After George Washington’s two terms, John Adams was elected the second President.
The situation with France had changed from the time they helped America win Independence.
A French Revolution and an atheistic Reign of Terror resulted in 40,000 heads being chopped off in Paris, including King Louis XVI’s.
French privateers seized nearly 300 American ships bound for British ports.
Talleyrand, the French Minister of Foreign Affairs, demanded millions of dollars in bribes to leave America’s ships alone.
Known as the XYZ Affair, the American commission of Charles Pinckney, John Marshall and Elbridge Gerry refused.
The cry went out across America, “Millions for defense, not a cent for tribute.”
As America and France came close to war, President John Adams asked George Washington, now retired at Mount Vernon, to again be Commander-in-Chief of the Army.
Just a year before he died, Washington agreed, writing on JULY 13, 1798:
“Satisfied…you have…exhausted, to the last drop, the cup of reconciliation, we can, with pure hearts, appeal to Heaven for the justice of our cause;
and may confidently trust the final result to that kind Providence who has, heretofore, and so often, signally favored the people of these United States…
Feeling how incumbent it is upon every person…to contribute at all times to his country’s welfare, and especially in a moment like the present, when everything we hold dear and sacred is so seriously threatened, I have finally determined to accept the commission of Commander-in-Chief.
President Adams declared a Day of Fasting, March 23, 1798, and again, March 6, 1799:
“As…the people of the United States are still held in jeopardy by…insidious acts of a foreign nation, as well as by the dissemination among them of those principles subversive to the foundations of all religious, moral, and social obligations…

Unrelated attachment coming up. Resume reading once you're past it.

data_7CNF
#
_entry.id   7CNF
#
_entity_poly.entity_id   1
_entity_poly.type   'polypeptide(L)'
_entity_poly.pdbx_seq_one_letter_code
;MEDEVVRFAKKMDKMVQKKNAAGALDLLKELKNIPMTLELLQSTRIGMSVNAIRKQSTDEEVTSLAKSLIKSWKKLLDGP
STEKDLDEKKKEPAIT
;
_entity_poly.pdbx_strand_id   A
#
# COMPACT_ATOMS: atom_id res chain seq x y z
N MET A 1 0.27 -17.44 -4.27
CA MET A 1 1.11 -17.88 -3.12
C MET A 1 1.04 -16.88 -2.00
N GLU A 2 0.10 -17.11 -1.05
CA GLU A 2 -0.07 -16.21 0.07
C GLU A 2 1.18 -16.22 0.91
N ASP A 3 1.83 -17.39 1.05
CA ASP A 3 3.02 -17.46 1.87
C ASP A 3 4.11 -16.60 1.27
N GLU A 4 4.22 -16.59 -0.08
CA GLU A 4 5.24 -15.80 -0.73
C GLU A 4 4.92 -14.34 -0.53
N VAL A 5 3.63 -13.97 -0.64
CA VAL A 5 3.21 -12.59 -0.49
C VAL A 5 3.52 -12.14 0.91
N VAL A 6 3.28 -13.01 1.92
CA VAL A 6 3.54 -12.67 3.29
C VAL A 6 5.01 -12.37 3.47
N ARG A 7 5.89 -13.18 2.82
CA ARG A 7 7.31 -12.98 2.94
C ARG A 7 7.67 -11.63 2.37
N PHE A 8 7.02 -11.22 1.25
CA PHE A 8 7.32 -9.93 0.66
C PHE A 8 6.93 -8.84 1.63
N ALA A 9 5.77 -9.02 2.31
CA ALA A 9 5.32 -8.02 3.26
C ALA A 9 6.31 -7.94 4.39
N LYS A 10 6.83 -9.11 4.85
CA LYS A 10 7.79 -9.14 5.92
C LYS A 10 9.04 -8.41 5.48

I hereby recommend…a Day of Solemn Humiliation, Fasting and Prayer; That the citizens…call to mind our numerous offenses against the Most High God, confess them before Him with the sincerest penitence,
implore His pardoning mercy, through the Great Mediator and Redeemer, for our past transgressions,
and that through the grace of His Holy Spirit, we may be disposed and enabled to yield a more suitable obedience to His righteous requisitions…
That He would interpose to arrest the progress of that impiety and licentiousness in principle and practice so offensive to Himself and so ruinous to mankind;
That He would make us deeply sensible that ‘Righteousness exalteth a nation.'”
The prayers of the country were answered, and war with France was averted.
William J. Federer is a nationally known speaker, best-selling author, and president of Amerisearch, Inc., a publishing company dedicated to researching America’s noble heritage.
To learn more about the author please visit William Federer
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